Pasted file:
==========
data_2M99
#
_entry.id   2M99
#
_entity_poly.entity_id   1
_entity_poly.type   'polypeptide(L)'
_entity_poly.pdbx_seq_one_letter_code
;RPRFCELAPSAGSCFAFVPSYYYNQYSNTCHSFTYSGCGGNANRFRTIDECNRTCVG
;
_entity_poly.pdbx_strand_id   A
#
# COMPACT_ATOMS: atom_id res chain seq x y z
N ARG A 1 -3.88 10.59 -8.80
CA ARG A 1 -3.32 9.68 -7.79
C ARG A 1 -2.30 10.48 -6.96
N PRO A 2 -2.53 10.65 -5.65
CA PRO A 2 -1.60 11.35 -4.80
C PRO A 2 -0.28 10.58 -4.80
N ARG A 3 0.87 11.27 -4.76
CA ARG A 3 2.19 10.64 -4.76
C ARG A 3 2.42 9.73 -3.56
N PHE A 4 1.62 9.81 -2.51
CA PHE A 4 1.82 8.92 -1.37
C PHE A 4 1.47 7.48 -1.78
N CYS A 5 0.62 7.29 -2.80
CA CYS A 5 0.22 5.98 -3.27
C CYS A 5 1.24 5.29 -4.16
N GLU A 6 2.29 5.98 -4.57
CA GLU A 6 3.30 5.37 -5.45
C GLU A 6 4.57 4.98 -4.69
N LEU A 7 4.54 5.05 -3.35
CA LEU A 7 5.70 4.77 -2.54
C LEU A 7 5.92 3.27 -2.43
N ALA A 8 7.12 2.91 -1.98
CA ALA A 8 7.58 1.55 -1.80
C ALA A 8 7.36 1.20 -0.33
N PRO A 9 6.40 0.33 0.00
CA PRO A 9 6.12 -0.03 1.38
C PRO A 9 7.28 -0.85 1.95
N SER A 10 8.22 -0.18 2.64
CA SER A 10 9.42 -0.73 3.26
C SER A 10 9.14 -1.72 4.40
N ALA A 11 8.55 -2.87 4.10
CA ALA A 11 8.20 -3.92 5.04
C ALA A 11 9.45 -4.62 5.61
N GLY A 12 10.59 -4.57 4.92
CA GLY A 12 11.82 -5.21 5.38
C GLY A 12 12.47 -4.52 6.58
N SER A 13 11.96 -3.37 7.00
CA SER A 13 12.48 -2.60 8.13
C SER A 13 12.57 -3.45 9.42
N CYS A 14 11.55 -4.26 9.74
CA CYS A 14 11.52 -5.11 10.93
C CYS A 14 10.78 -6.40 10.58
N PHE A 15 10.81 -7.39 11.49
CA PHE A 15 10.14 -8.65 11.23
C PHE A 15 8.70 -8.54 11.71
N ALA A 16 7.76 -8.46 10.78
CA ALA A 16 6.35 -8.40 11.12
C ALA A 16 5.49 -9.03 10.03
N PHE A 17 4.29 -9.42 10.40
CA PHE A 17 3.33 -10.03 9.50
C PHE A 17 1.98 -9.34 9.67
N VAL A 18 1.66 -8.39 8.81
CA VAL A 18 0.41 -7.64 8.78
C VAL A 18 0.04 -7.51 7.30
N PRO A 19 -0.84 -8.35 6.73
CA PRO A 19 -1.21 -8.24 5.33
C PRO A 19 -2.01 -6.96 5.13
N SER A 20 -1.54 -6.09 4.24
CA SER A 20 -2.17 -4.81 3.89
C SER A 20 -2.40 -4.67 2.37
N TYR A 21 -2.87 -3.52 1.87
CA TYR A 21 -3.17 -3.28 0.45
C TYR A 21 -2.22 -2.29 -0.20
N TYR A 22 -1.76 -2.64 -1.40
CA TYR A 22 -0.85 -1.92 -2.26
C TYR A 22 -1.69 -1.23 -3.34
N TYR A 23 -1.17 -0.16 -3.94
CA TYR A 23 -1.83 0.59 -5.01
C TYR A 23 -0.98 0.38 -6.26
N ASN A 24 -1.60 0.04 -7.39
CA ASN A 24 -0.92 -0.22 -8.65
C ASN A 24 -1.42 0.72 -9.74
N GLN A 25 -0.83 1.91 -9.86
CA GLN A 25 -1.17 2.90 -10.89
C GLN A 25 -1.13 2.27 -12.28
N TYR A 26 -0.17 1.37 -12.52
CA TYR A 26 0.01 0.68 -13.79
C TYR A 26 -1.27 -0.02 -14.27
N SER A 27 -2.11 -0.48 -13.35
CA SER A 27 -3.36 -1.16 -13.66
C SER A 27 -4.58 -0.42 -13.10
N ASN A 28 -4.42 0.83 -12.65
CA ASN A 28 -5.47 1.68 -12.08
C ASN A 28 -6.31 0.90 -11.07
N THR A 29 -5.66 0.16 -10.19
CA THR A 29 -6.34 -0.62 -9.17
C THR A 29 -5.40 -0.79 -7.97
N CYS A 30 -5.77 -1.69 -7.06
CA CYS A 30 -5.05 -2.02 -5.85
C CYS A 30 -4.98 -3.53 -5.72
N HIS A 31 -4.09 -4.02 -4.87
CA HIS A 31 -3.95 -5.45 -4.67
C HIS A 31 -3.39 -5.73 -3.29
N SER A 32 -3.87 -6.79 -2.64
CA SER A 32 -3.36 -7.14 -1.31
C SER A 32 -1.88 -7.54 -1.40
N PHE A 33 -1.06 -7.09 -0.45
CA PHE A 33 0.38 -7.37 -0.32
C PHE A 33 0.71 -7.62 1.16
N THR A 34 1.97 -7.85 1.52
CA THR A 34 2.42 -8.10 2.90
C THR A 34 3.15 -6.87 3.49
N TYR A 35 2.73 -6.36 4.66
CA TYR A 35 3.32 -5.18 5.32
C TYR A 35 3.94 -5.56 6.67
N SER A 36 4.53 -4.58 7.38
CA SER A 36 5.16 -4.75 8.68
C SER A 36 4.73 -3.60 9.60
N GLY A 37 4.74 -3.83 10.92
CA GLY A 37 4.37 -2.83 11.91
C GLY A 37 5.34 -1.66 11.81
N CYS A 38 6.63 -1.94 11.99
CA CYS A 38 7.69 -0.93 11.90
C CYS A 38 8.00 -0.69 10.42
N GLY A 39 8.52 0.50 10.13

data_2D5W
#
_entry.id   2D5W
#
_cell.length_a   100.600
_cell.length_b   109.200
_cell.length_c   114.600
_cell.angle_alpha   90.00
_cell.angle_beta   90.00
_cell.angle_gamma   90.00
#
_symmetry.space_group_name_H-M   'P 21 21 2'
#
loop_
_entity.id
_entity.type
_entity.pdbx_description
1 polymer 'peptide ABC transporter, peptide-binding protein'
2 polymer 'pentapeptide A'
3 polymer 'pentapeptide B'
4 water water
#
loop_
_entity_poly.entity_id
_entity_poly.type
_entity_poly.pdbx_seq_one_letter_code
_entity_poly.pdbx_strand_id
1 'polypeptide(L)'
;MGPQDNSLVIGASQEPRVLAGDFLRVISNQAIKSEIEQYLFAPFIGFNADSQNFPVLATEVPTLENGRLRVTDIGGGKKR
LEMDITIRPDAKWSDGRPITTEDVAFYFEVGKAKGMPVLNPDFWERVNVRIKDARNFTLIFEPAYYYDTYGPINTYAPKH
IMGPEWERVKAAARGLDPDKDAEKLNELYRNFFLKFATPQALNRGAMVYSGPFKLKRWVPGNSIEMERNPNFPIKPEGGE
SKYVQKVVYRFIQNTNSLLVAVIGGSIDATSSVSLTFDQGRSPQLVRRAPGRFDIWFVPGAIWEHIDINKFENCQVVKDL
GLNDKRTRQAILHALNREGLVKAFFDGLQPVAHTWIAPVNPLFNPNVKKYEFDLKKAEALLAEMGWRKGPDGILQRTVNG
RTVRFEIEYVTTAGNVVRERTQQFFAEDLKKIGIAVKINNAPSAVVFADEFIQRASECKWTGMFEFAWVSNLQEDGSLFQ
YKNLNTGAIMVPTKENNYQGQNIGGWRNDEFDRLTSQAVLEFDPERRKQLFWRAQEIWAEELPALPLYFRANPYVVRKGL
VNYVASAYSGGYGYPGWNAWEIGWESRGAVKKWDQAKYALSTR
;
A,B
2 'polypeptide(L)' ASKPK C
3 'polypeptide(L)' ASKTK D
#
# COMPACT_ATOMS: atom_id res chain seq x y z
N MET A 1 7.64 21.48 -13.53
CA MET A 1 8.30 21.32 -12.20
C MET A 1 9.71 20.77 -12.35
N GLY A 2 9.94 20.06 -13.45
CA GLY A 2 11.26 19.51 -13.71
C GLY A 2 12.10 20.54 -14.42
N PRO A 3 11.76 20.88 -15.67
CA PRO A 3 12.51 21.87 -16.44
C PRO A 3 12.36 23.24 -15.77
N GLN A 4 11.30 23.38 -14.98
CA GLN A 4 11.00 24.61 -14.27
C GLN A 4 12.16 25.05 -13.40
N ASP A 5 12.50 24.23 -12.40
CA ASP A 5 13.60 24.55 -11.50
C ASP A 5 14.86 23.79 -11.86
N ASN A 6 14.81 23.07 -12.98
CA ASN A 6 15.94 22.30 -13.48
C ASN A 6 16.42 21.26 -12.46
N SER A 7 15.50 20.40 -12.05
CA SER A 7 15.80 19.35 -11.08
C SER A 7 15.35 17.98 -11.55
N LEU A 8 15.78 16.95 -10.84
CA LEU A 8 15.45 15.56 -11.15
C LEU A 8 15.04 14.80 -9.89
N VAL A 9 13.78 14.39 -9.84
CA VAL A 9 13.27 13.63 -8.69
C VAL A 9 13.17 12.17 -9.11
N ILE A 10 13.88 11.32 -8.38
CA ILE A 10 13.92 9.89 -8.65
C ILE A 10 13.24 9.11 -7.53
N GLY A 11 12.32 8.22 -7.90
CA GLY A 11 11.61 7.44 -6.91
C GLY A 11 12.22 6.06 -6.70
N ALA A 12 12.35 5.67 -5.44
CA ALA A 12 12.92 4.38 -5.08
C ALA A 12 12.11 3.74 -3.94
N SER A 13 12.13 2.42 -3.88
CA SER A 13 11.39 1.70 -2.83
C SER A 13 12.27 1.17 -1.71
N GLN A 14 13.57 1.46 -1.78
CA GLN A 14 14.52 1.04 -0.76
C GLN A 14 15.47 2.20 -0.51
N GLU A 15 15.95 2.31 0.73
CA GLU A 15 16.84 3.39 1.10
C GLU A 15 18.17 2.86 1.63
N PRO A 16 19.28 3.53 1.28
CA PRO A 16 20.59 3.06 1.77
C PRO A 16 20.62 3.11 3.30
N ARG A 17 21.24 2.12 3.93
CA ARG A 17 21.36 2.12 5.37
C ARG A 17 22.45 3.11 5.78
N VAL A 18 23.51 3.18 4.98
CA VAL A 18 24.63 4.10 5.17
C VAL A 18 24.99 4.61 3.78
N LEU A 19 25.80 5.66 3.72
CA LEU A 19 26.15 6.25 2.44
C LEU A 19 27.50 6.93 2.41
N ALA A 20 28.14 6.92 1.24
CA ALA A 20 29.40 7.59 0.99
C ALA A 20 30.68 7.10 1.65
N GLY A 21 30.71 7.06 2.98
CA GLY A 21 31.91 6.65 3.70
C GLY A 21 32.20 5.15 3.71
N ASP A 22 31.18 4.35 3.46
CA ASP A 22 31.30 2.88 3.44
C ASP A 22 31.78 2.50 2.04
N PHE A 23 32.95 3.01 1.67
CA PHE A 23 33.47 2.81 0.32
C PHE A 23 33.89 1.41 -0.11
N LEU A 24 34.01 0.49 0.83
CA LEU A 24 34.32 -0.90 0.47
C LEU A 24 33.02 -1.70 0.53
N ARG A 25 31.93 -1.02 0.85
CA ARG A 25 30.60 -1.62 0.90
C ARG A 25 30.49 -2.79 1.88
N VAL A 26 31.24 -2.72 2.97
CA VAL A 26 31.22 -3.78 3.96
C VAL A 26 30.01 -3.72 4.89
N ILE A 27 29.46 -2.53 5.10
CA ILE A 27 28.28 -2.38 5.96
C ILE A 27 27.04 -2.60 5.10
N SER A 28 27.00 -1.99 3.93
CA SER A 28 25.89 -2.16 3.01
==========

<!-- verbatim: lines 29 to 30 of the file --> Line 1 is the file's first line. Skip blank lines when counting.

CA GLU A 6 3.30 5.37 -5.45
C GLU A 6 4.57 4.98 -4.69